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Chapter 3_Notes

Chapter 3_Notes - Chapter 3 Notes The Decision Usefulness...

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Chapter 3 Notes The Decision Usefulness Approach Accountants have adopted a decision usefulness approach to financial reporting as a reaction to the impossibility of preparing theoretically correct financial statements. The decision usefulness approach takes the view that “if we can’t prepare theoretically correct financial statements, at least we can try to make financial statements more useful.” Decision usefulness is contrasted with another view of the role of financial reporting, namely stewardship, wherein the role is to report on management’s success or lack thereof in managing the firm’s resources. Two major questions that must be addressed in adopting the decision usefulness approach are as follows: 1. Who are the users of financial statements? There are many user groups, such as investors, lenders, managers and governments. These groups are called constituencies of accounting. Investors are the major constituency of users. 2. What are the decision problems of financial statement users? In the face of difficult questions like these, accountants have turned to various theories in economics and finance, such as the theory of decision and the theory of investment. By understanding these decision problems, accountants will be better prepared to meet the information needs of the various constituencies, and therefore financial statements will be more useful. Single Person Decision Theory Single person decision theory is a model of decision making of an individual in the face of uncertainty. It enables us to appreciate the concept of information, which enables decision- makers to update their subjective beliefs about future payoffs from their decisions. The theory recognizes that state probabilities are no longer objective as they are under ideal conditions and sets out a formal procedure whereby the individual can make the best decision by selecting from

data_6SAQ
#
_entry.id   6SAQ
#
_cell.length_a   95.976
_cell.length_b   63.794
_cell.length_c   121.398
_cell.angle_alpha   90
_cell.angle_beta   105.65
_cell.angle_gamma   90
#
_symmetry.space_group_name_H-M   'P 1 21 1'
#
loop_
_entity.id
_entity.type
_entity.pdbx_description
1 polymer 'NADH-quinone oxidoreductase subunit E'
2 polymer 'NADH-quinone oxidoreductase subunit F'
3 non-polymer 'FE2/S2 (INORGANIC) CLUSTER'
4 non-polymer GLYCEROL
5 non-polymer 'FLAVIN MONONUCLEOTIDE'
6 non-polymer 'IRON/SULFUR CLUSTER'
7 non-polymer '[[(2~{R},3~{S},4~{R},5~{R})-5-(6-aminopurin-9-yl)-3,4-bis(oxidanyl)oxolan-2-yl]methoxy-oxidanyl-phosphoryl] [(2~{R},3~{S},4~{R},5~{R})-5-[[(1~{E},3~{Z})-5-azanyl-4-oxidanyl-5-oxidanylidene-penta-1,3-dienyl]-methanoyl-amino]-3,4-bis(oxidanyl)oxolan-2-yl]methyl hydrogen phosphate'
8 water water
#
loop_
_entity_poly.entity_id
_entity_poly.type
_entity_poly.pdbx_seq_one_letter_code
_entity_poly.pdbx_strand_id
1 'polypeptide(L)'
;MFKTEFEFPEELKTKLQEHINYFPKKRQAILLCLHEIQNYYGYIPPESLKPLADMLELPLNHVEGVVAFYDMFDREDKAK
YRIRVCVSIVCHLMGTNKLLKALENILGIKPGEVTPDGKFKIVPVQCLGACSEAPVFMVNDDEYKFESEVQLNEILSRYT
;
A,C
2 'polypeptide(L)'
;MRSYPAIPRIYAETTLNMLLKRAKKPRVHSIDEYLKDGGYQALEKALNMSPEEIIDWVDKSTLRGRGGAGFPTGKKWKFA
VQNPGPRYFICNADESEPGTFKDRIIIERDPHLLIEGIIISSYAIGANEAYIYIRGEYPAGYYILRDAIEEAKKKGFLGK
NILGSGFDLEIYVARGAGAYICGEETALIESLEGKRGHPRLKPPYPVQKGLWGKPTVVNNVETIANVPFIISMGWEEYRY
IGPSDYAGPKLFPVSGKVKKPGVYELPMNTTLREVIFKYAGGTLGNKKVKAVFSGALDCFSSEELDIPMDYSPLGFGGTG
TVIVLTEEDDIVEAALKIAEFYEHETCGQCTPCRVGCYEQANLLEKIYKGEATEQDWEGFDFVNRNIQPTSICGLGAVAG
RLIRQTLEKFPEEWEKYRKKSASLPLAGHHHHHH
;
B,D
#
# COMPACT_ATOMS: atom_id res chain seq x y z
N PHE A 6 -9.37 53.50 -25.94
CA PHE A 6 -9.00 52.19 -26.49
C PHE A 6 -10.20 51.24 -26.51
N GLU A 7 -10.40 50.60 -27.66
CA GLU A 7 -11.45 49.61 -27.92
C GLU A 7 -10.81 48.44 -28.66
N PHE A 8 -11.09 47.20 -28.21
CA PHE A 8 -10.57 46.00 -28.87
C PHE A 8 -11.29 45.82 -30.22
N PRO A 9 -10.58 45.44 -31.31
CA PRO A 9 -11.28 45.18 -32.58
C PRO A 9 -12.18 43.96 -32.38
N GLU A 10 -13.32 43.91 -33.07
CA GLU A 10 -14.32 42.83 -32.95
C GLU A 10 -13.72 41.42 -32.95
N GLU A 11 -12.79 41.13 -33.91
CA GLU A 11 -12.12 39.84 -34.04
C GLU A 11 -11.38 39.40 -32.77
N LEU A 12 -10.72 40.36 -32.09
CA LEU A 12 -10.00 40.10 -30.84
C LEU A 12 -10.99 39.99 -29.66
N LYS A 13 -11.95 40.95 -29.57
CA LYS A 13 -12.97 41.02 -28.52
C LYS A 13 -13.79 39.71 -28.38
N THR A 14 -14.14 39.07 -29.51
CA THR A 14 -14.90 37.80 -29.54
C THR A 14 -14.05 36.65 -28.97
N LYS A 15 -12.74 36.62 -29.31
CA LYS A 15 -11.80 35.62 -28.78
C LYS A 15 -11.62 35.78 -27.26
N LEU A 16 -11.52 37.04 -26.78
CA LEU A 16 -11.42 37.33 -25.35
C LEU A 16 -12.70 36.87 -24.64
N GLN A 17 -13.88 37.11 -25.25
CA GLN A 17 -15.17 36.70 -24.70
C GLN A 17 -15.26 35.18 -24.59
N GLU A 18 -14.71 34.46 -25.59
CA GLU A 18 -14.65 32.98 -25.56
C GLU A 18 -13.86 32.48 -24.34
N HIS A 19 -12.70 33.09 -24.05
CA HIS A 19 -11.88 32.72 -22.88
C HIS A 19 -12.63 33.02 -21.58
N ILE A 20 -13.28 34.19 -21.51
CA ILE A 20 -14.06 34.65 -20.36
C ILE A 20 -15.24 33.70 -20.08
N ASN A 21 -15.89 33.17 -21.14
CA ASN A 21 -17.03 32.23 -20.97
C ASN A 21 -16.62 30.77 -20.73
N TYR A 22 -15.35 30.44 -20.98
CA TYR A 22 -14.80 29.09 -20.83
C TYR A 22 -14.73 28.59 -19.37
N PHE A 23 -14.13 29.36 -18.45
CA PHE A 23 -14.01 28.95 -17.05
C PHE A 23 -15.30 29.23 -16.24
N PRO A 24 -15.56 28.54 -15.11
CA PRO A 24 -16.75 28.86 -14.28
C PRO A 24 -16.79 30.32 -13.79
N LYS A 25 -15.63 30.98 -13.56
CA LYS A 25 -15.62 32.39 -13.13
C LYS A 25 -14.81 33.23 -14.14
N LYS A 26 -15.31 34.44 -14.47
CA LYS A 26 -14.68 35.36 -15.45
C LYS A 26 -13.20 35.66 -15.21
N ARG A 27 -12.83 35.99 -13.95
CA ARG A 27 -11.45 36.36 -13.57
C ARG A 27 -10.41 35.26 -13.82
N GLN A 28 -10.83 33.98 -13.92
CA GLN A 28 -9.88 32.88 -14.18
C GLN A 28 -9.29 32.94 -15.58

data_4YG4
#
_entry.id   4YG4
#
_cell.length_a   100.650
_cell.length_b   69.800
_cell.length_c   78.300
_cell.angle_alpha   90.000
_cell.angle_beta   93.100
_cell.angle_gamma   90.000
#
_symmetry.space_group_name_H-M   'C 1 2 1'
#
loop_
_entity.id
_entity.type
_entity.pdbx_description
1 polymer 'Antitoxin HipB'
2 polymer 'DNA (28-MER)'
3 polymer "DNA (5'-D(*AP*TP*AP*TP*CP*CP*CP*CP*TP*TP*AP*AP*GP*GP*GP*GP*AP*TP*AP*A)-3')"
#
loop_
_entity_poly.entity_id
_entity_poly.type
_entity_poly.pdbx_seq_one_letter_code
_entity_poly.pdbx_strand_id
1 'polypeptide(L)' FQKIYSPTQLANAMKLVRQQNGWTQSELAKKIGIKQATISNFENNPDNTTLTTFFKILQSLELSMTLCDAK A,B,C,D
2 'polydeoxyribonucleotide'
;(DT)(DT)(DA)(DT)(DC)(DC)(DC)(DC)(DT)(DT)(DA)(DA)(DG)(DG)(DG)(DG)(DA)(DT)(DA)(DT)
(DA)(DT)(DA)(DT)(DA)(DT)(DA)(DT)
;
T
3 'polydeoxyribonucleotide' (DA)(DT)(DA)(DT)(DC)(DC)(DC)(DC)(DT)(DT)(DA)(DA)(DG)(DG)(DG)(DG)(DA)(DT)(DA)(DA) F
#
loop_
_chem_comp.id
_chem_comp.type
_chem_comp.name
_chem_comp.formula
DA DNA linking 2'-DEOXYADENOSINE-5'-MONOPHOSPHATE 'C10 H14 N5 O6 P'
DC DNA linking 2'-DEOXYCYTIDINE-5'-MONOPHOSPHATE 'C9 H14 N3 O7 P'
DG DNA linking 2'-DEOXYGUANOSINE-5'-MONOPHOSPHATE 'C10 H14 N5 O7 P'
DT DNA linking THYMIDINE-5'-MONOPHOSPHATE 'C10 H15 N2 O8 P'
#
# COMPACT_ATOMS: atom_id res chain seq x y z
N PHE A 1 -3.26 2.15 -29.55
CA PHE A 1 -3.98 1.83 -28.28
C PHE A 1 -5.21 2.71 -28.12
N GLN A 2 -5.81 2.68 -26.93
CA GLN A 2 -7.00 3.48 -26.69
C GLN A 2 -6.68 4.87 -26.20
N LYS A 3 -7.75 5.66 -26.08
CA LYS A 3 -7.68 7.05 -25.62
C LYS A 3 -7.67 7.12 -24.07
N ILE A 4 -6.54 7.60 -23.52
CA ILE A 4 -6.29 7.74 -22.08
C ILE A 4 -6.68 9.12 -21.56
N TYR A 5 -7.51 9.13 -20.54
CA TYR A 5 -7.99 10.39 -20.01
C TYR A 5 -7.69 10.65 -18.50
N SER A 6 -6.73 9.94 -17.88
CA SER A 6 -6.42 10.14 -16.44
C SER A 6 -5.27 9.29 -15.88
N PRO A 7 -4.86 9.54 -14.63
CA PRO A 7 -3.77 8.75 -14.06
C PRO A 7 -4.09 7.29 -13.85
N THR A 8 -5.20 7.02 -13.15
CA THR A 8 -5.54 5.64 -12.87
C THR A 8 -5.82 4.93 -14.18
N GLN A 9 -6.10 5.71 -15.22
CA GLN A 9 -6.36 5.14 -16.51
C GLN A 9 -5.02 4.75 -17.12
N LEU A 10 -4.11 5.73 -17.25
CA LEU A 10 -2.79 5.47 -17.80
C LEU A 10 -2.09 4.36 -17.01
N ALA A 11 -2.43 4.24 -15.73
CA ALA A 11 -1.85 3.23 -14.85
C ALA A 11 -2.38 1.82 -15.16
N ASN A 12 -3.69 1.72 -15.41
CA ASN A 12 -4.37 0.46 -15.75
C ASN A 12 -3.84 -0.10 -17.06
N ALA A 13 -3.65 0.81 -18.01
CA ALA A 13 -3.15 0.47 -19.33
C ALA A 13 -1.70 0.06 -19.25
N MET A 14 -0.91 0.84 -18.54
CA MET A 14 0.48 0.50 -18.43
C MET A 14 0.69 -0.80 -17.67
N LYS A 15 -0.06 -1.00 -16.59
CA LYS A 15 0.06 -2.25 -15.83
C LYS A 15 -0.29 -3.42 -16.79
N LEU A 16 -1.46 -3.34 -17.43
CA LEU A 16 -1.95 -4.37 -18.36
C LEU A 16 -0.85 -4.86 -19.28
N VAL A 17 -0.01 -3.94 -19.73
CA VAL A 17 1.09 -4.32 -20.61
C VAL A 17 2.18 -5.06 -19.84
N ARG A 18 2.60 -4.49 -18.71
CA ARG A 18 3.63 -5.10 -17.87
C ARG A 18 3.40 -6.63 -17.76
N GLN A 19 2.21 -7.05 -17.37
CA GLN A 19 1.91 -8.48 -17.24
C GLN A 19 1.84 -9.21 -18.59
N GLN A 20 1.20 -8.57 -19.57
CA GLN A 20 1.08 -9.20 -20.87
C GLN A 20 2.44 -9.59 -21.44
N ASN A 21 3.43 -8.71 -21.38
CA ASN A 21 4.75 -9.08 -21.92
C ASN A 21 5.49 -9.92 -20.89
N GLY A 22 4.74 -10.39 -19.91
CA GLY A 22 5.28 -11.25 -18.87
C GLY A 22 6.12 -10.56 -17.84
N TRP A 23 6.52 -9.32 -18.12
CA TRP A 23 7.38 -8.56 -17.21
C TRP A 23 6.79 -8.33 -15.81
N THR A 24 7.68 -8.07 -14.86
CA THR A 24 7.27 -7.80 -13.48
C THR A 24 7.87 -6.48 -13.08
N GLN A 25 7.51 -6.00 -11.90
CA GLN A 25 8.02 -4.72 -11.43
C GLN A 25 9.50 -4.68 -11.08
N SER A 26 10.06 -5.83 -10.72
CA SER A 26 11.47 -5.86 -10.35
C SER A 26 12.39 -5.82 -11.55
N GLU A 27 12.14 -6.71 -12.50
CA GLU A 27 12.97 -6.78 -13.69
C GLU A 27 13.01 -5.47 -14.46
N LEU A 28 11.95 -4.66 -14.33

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Chapter 3 Notes a set of alternatives. This procedure allows additional info to be obtained to revise the decision- maker’s subjective assessment of the probabilities of what might happen after the decision is made. Payoffs are the amounts to be received from a decision. If armed with evidence from the current financial statements and the conditional probabilities, one can always use Bayes’s theorem to calculate one’s posterior state probabilities. To be useful, financial statement information must help predict future investment returns. The Information System Under non-ideal conditions, the financial statements do not show expected future performance directly. Nevertheless, the financial statements will still be useful to investors to the extent that the good or bad news they contain will persist into the future. The heart of the link between current financial statement information and future firm performance is the conditional probabilities (P(GN/H)) + P(BN/C). These probabilities are called an information system. Indeed, an information system is a table giving conditions on each state of nature, the objective probabilities of each possible evidence item.
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